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Help! The decision is right around the corner, and I need to start mentally preparing for this (huge) life change/decision.

For anyone who has considered, attended, or decided - where do I pursue my MEM, Duke or Yale?

I visited Duke, and I could tell it was a great program. The administration is clearly willing to help students out financially, supportive with research and work opportunities, and they consistently tout their alumni network as one of the best. Many people seem to say Duke really emphasizes building concrete technical skills, and that it might be easier to find a job upon graduation. HOWEVER, I don't know if I felt like I "fit". Maybe because I'm an introvert and prospective student weekends are always overwhelming. Also, I love cities and Durham felt quite small when I visited its campus*.

On the other side: Yale has always been my dream school. I love the idea of how much flexibility they offer, and in some ways, their classes sound more exciting to me (I'm a sucker for more qualitative, theoretical classes). I've heard some criticism that Yale F&ES students might not as well prepared, but from my conversations, Yale has many client-based projects that students can work on. I know they are introducing required professional skill workshops this year, and it seems like I could select classes that are more focused on skill-building.

Yale has been the goal for a few years, but Duke also offered me a bit more money (and my impression is that cost of living would be less). How much weight do I give to anticipated loan debt? Do I choose the school based on what "feels right", or one that has a better reputation in terms of professional skills?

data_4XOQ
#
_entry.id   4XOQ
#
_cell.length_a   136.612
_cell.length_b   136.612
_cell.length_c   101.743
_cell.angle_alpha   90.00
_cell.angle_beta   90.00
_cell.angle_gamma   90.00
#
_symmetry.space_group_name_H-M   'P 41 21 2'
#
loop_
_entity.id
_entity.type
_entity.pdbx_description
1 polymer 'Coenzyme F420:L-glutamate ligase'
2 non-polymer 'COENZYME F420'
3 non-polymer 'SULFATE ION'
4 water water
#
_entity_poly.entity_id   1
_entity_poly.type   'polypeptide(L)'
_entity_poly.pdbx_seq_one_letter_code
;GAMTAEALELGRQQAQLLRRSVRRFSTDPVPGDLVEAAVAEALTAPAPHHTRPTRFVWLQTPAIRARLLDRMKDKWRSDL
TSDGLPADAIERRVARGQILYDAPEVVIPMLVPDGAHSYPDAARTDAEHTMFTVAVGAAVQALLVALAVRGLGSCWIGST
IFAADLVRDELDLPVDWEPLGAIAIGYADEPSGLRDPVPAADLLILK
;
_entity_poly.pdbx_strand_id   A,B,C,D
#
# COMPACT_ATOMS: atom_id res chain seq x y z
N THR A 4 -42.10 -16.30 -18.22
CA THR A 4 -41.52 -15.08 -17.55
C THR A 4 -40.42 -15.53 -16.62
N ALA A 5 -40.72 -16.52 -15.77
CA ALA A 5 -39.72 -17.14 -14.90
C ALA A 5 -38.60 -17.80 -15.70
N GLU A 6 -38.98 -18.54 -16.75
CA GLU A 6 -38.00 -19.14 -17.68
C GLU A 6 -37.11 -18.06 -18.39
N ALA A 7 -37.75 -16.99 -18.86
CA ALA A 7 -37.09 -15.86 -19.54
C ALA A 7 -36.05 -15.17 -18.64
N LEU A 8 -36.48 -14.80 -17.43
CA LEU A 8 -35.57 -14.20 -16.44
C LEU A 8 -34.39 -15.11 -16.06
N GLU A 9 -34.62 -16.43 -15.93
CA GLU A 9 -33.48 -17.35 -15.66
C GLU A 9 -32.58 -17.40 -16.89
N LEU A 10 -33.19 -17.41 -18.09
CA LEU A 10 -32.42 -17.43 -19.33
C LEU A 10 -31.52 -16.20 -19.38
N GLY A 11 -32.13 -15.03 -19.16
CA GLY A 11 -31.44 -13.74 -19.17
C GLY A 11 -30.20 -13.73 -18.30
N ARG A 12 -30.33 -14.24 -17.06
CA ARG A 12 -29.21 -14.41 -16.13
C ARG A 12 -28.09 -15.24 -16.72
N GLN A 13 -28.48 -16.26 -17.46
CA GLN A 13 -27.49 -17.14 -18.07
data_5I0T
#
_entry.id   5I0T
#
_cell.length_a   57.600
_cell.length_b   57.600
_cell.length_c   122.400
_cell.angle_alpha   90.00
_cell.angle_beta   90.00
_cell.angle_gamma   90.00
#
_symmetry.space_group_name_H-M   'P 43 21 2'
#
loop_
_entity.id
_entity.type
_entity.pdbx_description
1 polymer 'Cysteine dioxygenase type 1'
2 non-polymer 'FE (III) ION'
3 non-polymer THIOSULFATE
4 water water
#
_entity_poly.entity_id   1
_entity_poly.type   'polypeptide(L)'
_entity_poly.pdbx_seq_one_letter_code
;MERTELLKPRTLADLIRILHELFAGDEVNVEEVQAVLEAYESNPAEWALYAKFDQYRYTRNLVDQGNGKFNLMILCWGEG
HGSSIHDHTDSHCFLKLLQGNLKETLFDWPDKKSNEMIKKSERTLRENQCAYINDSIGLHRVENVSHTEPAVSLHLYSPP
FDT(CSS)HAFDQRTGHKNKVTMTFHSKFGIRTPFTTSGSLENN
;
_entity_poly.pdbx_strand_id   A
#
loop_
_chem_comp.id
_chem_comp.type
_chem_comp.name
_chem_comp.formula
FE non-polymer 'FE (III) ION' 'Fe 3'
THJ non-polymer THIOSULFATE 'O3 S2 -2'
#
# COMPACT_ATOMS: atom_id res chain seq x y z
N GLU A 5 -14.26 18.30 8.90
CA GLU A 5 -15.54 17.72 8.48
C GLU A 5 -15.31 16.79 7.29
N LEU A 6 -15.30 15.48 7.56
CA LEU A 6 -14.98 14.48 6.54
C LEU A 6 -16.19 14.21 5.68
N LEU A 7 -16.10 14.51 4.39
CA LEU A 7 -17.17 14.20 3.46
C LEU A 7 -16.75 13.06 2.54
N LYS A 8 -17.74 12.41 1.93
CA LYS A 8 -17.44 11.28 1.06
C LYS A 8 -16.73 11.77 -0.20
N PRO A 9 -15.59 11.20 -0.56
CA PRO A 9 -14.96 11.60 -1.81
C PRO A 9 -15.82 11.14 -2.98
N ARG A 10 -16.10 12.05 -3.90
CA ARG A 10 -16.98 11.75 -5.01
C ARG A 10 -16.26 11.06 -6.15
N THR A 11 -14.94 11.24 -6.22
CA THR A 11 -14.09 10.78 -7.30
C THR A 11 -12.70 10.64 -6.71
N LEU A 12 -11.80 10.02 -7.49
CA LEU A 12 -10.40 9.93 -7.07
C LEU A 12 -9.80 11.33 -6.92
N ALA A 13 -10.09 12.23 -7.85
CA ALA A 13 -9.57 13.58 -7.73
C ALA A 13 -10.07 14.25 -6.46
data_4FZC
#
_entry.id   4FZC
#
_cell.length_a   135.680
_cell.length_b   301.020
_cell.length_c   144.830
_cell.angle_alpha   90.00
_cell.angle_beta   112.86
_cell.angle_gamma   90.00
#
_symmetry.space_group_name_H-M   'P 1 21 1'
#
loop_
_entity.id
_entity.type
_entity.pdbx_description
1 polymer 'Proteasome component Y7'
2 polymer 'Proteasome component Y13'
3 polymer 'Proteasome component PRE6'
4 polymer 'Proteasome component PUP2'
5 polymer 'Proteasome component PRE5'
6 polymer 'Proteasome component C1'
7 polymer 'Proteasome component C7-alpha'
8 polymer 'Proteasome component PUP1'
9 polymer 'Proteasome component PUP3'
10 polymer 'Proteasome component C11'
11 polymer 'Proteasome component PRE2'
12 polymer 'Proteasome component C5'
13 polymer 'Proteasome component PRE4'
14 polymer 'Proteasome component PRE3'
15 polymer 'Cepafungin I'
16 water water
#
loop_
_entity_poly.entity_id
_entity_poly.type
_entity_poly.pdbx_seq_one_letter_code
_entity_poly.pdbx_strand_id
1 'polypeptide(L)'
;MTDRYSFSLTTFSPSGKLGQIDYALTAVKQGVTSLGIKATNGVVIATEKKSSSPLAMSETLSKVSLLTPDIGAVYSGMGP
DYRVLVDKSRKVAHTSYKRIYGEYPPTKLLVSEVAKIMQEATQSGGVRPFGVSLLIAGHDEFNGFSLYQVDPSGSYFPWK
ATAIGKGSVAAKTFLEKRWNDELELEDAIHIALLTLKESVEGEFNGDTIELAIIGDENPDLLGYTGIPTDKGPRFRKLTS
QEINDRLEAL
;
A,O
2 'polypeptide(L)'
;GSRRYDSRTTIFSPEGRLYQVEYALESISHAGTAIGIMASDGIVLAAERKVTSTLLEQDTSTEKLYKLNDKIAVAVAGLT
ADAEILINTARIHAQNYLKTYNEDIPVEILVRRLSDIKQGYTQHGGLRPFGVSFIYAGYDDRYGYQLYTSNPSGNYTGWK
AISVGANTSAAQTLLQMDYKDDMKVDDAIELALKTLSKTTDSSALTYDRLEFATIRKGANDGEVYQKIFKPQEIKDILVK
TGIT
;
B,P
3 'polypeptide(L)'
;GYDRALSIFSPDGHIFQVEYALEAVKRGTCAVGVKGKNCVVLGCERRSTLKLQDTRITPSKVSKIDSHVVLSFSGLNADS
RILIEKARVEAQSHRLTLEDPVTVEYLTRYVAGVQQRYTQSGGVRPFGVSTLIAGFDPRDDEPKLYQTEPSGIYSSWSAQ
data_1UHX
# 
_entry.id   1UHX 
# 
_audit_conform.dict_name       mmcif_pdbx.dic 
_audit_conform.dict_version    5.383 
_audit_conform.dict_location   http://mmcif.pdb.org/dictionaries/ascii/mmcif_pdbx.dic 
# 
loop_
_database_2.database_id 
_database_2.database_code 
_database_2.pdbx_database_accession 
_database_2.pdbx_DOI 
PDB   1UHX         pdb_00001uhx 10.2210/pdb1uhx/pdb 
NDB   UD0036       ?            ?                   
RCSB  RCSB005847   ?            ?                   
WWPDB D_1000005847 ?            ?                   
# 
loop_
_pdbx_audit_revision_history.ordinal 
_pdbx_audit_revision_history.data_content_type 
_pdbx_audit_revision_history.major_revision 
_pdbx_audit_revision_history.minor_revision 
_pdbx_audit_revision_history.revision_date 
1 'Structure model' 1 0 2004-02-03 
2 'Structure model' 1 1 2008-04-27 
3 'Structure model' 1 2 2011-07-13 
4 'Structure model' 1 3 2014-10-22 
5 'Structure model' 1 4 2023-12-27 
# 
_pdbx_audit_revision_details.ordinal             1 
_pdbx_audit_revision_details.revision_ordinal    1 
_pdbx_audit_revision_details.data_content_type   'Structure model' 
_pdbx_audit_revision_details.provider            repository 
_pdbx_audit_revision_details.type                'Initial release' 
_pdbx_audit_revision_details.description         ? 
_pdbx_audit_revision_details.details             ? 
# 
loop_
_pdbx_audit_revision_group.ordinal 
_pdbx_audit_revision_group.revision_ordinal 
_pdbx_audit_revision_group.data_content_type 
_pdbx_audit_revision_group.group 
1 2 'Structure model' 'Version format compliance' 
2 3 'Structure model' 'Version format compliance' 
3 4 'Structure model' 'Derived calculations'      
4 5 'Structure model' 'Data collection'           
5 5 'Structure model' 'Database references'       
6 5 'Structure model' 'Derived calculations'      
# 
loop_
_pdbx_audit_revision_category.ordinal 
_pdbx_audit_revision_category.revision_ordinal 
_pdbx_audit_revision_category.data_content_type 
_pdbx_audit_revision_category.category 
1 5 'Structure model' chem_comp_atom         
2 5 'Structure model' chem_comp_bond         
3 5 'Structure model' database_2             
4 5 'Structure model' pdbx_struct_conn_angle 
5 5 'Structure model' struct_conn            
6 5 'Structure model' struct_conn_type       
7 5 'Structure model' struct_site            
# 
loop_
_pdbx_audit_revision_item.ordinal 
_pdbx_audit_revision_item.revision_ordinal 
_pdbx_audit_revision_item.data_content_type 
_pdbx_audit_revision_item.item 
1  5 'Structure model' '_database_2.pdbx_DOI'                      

*Caveat - I will be visiting Yale in a few days, so maybe this clarify my thoughts.

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What area are you hoping to focus in? What undergrad experience do you already have? Both schools offer similar specializations (to some extent), but certain topics may be stronger at one school versus the other. Either place you'll be proud to say "I went here" ... just make sure you get the skills you're paying for. 

I'm someone who has moved from major cities to rural towns (with a population of under 1,000) and everything in between. Durham may seem small (it's really not!!), but it has the amenities. Also, it's warm there. Yes, New Haven is a city... so, it some perks. If this week is going to be your first time in New Haven, definitely drive around and get a feel for the neighborhoods. It probably won't give you the warm fuzzies compared to Durham.  (US News ranks Raleigh/Durham as #7 Best 100 Places to Live, and New Haven comes in at #81). Don't be afraid to try a new atmosphere and new experiences! And definitely do your research on what neighborhoods you can afford, what those apartments might look like on Craigslist, street view it, and see if you're comfortable walking at night (thanks, mom). 

I'm interested to hear how you feel about "fit" with the students at Yale vs Duke. I used to not think "fit" was a big deal until I didn't "fit." It really does keep you going.